three subunits made up a trimeric structure similar to those found for the related DraE and AfaE-III (18). The structure of crystal form II was obtained using a subunit from crystal form I as the probe. Again, three subunits were located in the asymmetric unit, but instead of forming a single trimer, they produce three different trimers when acted upon by the crystallographic 3-fold axes. The structural model for crystal form I was refined using REFMAC (29) in the CCP-4 system. Statistics concerning the refinement are presented in Table 1. Anisotropic atomic displacement factors were applied for the non-hydrogen atoms. Crystal form II, because of its lower resolution, was not refined. A weighted Fo Fc and 2 Fo Fc electron density maps (30) were used to monitor and correct the refined model with XtalView (31). Residues 1–139 were located in subunit A, 1–139 in subunit B, and 1–138 in subunit C. The stereochemistry was checked during the refinement process with the programs PROCHECK (32) and MolProbity (33). The coordinates of crystal form I have been deposited in the Protein Data Bank with code 2BCM. The frames in Fig. 2 were drawn with MOLSCRIPT (34) and Raster3d (35). The surface potentials for DaaE, DraE, and DAF were calculated using the PoissonBoltzmann equation implemented by Adaptive Poisson-Boltzmann Solver (36) and drawn with PyMOL. DraE and DAF structures used for calculations were extracted from PDB files with codes 1UT1 and1OJV. AfaE-I, AfaE-V, and NfaE-2 Structure Prediction—Structural modeling was performed using the PROTINFO structure prediction server. Modeling was performed using the comparative modeling protocol, which has been shown to work well in the CASP protein structure prediction experiments (37, 38).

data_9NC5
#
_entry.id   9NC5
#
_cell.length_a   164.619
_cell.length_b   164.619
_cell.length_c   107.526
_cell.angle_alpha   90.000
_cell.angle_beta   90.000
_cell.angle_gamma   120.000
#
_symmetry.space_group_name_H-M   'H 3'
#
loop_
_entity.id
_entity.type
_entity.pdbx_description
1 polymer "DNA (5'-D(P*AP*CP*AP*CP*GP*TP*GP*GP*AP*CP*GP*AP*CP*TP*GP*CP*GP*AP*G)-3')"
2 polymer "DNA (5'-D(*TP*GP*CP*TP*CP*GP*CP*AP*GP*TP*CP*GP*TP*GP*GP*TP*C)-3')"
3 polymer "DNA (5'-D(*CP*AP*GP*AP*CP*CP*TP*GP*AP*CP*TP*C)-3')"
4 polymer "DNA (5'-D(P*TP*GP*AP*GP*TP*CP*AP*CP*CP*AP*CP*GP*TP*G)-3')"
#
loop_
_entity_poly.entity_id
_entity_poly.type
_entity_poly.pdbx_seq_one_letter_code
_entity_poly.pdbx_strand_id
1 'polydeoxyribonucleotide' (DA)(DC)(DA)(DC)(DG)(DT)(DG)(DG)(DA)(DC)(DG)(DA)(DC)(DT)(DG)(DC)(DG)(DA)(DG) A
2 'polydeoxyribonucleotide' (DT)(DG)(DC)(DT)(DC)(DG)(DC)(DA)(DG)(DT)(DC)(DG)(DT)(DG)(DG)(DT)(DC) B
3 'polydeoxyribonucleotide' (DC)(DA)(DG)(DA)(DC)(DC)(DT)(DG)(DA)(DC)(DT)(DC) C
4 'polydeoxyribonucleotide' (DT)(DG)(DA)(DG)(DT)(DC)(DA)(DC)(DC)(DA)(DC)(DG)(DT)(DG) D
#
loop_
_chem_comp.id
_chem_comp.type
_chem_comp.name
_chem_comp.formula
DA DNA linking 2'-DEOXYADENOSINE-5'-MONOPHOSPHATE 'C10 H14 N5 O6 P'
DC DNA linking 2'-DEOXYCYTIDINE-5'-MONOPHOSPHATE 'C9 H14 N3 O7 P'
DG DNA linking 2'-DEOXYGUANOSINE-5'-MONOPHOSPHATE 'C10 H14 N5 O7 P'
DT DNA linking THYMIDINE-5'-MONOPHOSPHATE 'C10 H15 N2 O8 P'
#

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RESULTS Crystallographic Structure Determination of DaaE—The amino acid sequence and polypeptide fold of DaaE are very similar to that of other adhesin molecules such as DraE and AfaE-III (18), see Fig. 1 for a sequence comparison. These molecules adopt an immunoglobulin-like fold (strands A–G in Fig. 2A) that forms an anti-parallel -sandwich structure. The order and arrangement of the strands is nearly identical to those of the other closely related adhesins with the final G-strand in the -sandwich occurring first at the N terminus of the polypeptide. The DaaE adhesin crystallizes in two crystal forms, and the structure of each has been determined. The three DaaE monomers in the asymmetric unit of crystal form I are arranged around a noncrystallographic 3-fold rotation axis in a cyclic trimer. In crystal form II, the molecular and crystallographic 3-fold axes coincide, and the three monomers in the asymmetric unit form three crystallographically distinct trimers. Fig. 2A shows the structure of the trimer found in crystal form I. Refinement of the structure of crystal form II was not carried out because of the limited resolution of its diffraction pattern. The remainder of this paper will focus on the refined model for crystal form I. Fig. 1 shows an alignment of the DraE, AfaE-III, and DaaE amino acid sequences based on an alignment of the three-dimensional structures of the proteins. The amino acid sequence identity between DaaE and DraE is 57%. There is a deletion of one residue